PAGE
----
Our previous a offseason anchoring spot is a designated area for rental jetskis in season and we were chased off in the morning.  We reanchored by the CG station but had missed the current window to be able to make the LONG row ashore.  We spent the day glowering at the jetski area which was devoid of any jetski customers and looking longingly at all the CG owned beach we were forbidden from landing on.

I was really stir crazy after a week on the boat, so we braved the long row to the yacht club the next day.  I sucked it up and paid the beach fee and went for a nice cold swim.  By the time we went to the veg-friendly diner and got fresh produce, all was forgiven. 

We took off this morning to catch the tail end of these lovely SW winds.  We're forecast to have 10-15kts for 24h.  Our poor man's bimini (thrift store sheet plus 4 constrictor knots) is providing us some shade while waddle down wind toward NYC.    Woody needs to fly back to TX so we have some time to kill in the NYC/LIS area this year.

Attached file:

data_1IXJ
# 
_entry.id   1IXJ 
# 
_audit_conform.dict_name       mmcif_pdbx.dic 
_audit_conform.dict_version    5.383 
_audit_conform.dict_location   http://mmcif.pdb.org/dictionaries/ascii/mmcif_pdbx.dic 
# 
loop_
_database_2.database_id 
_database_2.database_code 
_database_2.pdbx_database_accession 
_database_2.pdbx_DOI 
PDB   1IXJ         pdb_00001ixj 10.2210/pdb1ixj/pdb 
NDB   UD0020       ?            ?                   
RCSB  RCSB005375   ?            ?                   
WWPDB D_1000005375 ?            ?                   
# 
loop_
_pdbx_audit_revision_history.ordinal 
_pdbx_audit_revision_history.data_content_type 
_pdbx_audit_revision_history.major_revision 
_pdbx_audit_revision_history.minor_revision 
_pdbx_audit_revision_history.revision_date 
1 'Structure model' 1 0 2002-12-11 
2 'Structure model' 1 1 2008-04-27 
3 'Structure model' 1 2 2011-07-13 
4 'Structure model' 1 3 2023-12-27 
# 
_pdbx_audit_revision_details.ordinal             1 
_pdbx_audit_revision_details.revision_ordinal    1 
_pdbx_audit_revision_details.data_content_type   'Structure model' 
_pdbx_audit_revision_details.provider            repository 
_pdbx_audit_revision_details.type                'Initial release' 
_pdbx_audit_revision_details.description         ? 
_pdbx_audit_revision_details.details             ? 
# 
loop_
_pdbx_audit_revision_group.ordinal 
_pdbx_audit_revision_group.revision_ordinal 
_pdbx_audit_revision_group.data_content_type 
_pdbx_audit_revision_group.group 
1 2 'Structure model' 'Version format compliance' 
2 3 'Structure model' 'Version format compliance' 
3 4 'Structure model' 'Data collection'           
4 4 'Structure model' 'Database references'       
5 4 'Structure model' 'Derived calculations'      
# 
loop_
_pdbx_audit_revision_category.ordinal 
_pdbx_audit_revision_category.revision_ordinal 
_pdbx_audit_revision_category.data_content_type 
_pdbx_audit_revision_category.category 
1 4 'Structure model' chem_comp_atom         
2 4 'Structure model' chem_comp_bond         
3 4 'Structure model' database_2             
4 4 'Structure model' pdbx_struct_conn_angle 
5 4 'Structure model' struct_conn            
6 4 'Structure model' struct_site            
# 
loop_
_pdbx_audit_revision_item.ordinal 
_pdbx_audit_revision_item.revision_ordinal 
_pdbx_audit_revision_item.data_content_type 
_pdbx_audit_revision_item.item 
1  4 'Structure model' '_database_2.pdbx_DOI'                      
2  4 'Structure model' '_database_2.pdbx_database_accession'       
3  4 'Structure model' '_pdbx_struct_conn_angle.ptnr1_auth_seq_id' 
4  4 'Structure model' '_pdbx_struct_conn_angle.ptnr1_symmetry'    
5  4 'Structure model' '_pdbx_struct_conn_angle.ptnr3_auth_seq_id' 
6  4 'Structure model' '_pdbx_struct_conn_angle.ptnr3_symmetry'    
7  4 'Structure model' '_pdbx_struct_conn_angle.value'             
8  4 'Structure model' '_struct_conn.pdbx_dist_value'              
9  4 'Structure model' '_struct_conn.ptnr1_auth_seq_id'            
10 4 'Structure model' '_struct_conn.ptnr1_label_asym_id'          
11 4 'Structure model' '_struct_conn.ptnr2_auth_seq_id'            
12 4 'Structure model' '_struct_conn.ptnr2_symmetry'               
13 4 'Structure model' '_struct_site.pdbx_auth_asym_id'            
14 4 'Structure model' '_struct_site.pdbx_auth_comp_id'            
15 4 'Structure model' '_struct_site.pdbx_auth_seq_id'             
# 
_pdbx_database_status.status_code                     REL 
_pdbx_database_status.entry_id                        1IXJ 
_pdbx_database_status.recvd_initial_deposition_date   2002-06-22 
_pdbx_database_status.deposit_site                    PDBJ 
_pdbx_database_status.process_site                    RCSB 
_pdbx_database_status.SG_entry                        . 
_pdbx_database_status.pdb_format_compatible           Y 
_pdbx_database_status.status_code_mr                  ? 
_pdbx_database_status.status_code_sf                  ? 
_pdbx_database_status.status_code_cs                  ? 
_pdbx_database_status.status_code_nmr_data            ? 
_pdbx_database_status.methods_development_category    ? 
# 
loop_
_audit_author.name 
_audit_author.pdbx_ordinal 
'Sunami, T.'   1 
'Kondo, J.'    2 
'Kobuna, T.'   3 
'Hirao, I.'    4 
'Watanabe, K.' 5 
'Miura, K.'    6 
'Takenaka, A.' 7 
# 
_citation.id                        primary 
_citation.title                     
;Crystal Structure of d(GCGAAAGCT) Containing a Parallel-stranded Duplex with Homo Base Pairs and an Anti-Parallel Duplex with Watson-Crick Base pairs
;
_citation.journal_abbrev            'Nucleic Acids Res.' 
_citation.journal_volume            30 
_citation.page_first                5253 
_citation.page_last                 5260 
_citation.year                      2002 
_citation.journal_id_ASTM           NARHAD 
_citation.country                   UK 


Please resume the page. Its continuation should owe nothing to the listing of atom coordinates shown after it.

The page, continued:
S/V Mona - Westsail 32

Offline Frank

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Re: Mona NOBO 2017
« Reply #25 on: June 12, 2017, 08:10:04 PM »
Thanks for the update.
Geepers....how cold was the water??
have fun!
God made small boats for younger boys and older men

Offline ralay

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Re: Mona NOBO 2017
« Reply #26 on: June 12, 2017, 09:41:08 PM »
Internet says we've got SSTs in the low 70s.  The air was in the 80s.  It felt worth the $6 they charged me to get on the beach.  Not having had a shower in a week probably helped.
S/V Mona - Westsail 32

Offline Bubba the Pirate

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Re: Mona NOBO 2017
« Reply #27 on: June 13, 2017, 04:25:16 PM »
Thanks for the update.
Two years ago we took a nap for a couple hours at Cape May to wait for the tide to flip and then headed up the Delaware toward the C&D (heading south overall). Didn't have to deal with non-existent jet skis or a long row. :-)
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Todd R. Townsend
Emma  -  Westsail 32
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Offline ralay

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Re: Mona NOBO 2017
« Reply #28 on: June 13, 2017, 06:16:03 PM »
Made it to Coney Island Creek.  Had to motor a couple hours this afternoon when the wind was too light to have steerageway.  There's a wreck of a homebuilt yellow submarine right next to us along with a lotta other old, weird, junken, and sunken stuff.
S/V Mona - Westsail 32

Offline ralay

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Re: Mona NOBO 2017
« Reply #29 on: June 29, 2017, 04:02:57 PM »